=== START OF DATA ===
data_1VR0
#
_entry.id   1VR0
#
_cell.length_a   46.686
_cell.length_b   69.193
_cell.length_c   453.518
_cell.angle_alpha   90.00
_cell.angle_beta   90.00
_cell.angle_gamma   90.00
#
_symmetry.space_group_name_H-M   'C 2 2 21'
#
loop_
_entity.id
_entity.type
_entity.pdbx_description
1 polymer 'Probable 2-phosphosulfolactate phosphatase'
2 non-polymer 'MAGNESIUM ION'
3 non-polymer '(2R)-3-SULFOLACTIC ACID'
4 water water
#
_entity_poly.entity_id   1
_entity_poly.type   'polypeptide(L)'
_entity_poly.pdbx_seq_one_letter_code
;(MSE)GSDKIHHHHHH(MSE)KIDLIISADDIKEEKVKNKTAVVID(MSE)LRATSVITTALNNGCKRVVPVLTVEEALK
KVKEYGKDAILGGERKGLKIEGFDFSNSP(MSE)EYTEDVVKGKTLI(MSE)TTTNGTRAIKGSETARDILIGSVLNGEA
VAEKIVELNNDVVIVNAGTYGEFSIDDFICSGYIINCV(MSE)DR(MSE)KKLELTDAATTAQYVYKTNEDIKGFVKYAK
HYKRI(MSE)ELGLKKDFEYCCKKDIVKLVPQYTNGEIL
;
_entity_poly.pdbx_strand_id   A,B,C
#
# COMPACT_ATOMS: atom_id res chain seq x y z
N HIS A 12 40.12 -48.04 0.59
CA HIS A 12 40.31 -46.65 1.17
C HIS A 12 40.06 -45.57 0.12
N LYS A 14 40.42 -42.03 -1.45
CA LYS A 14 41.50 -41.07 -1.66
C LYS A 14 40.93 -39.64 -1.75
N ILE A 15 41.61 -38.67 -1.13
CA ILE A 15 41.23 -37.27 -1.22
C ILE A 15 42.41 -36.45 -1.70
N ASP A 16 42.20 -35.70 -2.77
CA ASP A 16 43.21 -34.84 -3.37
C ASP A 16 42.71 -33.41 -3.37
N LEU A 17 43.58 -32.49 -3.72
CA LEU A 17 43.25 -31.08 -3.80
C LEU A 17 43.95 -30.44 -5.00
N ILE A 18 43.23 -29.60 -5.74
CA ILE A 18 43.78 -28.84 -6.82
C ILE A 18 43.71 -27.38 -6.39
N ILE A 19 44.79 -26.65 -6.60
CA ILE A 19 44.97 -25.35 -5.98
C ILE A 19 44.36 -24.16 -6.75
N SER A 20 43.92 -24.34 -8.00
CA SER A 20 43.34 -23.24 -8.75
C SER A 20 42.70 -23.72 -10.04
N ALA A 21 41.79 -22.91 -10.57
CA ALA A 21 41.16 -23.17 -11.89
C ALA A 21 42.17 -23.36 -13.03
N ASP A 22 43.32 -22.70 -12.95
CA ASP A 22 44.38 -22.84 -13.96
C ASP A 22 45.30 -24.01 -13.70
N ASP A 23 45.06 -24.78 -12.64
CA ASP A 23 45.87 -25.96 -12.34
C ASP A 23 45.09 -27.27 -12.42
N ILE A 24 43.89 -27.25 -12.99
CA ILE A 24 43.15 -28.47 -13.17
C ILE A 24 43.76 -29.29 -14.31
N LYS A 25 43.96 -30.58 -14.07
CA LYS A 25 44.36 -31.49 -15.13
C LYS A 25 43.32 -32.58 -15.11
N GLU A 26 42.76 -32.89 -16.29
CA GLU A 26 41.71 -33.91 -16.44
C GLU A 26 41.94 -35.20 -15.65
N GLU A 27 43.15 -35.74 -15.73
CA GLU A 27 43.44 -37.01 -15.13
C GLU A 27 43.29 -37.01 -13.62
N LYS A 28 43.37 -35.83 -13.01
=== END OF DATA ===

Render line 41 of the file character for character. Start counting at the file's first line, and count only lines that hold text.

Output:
CA ILE A 15 41.23 -37.27 -1.22